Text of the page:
We create space to remember history.

The resurrected house of prayer, which is meant to serve as a civilian church, shall be a place where remembrance of German and European history is actively promoted. That way future generations can prepare for preserving freedom and taking on responsibility. The destruction of the Garrison Church during the Second World War and its final elimination by the GDR leadership did not only rob the Protestant Church and Potsdam of a house of prayer. It also robbed the whole of Germany of one of its most beautiful baroque churches from the Prussian era. To this day, its architect Philipp Gerlach is known as the ‘master of the spire on scenery’. In May 1968, the Bonhoeffer pupil and then Bishop of the Protestant Church in Berlin-Brandenburg, Albrecht Schönherr, sent a letter of protest against the demolition of the church to Walter Ulbricht in vain.

The Garrison Church in Potsdam is among the most famous German monuments that have been destroyed. Therefore she holds great significance for our country’s cultural heritage and can be regarded as ‘national silverware’.



We create space to learn about responsibility.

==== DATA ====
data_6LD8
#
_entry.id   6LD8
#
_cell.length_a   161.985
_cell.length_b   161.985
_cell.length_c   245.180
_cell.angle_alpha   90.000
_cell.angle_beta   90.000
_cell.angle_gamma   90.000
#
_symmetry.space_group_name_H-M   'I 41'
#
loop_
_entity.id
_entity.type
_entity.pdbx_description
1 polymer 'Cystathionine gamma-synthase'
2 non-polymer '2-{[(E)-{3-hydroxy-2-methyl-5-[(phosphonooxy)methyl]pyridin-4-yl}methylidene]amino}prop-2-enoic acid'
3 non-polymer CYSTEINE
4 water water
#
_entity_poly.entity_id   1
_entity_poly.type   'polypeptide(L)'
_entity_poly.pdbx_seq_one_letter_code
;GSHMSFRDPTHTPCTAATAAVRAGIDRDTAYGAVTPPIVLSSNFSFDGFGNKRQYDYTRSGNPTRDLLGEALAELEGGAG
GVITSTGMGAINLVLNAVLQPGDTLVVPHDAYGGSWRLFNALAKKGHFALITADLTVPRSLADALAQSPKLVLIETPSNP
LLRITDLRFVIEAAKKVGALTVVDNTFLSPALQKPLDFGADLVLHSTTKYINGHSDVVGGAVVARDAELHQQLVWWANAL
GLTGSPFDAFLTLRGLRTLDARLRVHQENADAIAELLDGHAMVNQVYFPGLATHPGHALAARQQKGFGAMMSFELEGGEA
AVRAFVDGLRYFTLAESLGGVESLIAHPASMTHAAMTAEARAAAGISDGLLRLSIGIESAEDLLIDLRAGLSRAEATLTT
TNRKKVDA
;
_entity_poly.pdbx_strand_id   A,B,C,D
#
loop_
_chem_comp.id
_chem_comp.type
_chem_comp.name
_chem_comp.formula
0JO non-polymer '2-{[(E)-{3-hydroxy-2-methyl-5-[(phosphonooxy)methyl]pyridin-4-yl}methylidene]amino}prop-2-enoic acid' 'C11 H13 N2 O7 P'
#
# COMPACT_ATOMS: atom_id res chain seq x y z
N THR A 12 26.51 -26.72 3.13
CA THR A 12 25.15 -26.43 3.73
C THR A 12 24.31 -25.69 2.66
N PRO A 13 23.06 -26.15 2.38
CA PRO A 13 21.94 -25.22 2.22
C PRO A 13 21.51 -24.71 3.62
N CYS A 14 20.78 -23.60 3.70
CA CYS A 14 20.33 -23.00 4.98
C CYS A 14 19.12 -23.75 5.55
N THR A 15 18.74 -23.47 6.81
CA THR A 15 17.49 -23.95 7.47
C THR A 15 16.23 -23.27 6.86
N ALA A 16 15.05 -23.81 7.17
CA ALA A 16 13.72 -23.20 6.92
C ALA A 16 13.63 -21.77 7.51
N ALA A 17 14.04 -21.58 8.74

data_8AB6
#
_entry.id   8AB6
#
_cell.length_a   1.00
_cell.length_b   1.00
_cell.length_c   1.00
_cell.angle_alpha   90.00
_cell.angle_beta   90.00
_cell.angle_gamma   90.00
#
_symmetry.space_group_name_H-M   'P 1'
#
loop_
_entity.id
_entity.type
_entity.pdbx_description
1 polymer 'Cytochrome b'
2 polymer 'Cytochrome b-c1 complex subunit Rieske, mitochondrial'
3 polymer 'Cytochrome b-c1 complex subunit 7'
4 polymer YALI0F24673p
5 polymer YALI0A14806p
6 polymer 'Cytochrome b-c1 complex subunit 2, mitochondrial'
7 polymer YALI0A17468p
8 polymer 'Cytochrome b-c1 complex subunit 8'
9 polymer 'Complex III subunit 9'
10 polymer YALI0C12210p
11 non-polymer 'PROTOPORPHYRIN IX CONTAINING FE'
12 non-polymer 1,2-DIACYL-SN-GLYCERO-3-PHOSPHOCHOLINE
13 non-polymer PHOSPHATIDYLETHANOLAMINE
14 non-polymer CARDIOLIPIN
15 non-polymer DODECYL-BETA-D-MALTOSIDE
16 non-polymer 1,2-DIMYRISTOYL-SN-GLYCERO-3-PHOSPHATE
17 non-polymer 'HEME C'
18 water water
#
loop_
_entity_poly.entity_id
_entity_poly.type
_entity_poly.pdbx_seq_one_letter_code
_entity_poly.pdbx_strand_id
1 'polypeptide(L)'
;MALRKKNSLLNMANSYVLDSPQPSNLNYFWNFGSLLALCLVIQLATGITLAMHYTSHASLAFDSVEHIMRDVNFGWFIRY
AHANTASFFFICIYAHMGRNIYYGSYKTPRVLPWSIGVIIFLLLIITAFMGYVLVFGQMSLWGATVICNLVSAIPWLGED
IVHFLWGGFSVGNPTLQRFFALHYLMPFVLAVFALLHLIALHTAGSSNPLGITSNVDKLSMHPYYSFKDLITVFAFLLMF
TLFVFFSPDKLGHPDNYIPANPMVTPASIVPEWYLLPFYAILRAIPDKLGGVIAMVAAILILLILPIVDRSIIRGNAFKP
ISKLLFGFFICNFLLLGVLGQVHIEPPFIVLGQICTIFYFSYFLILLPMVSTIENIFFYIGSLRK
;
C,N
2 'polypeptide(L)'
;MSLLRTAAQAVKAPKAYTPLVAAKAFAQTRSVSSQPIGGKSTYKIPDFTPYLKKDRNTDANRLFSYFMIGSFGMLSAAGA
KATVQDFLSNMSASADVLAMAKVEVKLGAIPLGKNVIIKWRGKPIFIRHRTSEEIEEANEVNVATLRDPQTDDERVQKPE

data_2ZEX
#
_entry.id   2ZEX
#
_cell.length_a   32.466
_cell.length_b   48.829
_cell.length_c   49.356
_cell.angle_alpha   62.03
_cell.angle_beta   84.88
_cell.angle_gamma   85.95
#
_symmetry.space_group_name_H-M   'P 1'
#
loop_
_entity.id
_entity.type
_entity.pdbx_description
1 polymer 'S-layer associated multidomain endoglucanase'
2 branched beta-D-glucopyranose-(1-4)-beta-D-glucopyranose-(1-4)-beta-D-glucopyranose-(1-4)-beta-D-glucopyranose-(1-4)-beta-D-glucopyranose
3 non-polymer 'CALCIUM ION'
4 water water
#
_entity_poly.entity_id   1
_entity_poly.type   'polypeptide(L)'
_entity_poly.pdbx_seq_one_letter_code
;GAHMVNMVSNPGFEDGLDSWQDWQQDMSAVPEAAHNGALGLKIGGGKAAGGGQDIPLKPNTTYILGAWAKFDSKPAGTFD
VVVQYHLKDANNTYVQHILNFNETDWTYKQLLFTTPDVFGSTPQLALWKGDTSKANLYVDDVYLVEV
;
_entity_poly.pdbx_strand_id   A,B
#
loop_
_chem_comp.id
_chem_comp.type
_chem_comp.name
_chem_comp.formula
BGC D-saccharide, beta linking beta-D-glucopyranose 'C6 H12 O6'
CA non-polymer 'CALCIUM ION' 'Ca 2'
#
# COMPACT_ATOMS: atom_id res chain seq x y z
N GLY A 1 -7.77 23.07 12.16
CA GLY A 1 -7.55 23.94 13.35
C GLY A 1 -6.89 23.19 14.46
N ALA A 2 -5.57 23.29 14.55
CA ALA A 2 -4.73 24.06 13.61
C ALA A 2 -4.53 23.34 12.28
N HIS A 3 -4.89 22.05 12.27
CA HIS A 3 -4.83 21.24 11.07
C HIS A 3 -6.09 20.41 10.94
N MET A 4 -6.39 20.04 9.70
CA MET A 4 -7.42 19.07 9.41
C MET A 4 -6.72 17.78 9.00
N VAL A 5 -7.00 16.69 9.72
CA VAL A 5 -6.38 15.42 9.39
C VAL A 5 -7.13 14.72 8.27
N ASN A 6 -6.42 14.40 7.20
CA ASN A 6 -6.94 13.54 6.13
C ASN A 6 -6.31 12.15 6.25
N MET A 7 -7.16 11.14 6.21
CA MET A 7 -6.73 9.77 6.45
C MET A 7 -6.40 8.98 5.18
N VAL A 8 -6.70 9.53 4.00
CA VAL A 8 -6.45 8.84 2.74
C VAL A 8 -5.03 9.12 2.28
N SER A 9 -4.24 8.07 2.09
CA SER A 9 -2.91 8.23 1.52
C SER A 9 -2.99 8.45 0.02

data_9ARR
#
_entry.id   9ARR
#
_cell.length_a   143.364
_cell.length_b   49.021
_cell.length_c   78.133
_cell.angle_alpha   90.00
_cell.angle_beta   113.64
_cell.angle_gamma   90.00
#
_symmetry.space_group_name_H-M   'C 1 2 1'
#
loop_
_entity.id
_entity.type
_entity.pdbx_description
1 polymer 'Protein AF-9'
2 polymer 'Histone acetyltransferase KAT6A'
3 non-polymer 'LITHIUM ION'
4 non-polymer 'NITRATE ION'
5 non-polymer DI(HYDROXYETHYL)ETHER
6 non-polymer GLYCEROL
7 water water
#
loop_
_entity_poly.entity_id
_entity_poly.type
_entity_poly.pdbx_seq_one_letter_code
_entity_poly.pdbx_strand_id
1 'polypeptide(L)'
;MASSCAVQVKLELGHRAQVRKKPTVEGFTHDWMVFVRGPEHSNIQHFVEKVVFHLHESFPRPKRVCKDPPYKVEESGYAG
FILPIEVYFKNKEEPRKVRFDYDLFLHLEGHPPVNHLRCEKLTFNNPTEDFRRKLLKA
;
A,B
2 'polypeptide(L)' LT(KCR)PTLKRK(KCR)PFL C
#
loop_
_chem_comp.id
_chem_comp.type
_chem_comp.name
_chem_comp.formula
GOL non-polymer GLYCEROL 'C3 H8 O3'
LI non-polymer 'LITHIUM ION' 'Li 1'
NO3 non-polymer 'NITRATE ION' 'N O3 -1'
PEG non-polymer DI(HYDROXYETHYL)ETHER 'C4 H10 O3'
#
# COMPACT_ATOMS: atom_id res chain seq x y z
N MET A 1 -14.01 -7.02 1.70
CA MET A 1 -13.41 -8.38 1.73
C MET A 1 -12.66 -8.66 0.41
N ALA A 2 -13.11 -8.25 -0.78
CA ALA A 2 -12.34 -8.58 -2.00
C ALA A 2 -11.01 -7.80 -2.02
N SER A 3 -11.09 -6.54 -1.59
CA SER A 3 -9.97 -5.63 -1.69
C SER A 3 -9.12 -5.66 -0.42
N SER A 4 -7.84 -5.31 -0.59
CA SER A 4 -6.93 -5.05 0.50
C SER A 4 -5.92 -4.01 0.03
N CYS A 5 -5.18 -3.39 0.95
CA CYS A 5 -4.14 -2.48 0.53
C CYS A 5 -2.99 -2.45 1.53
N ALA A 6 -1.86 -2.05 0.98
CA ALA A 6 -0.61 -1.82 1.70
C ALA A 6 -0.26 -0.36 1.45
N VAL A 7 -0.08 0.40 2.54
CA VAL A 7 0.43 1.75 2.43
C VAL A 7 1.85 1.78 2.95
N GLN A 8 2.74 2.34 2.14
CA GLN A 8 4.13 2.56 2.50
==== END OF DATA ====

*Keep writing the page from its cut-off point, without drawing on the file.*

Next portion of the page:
Like a mirror, the Garrison Church reflects the history of the past three centuries in many of its facets. Hardly any clerically coined place in Germany stands for the notions of rise and fall, of humanity’s great accomplishments and its extreme failures as strongly as this church. Therefore, no other place better serves the purpose of tracing back our history in order to analyse and learn from it, but also to accept and acknowledge it with all its catastrophes. It is an exceptional place for pupils of Berlin and Brandenburg to discover the interaction between knowledge of one’s local affairs and its world-historic context. In this church we shall all be able to educate our conscience.

We create space to actively live the idea of reconciliation.


The intention behind the Garrison Church’s reconstruction is to build a civilian church; to create a place for peace- and reconciliation work and for education. It shall be used as a symbolic church and a place for remembrance. In cooperation with partners from the areas of science, scholarship and culture we plan to examine, document and convey the various aspects of its manifold history. Countless memories and stories surround the Garrison Church – for the sake of future generations they need to be preserved in our collective cultural conscience.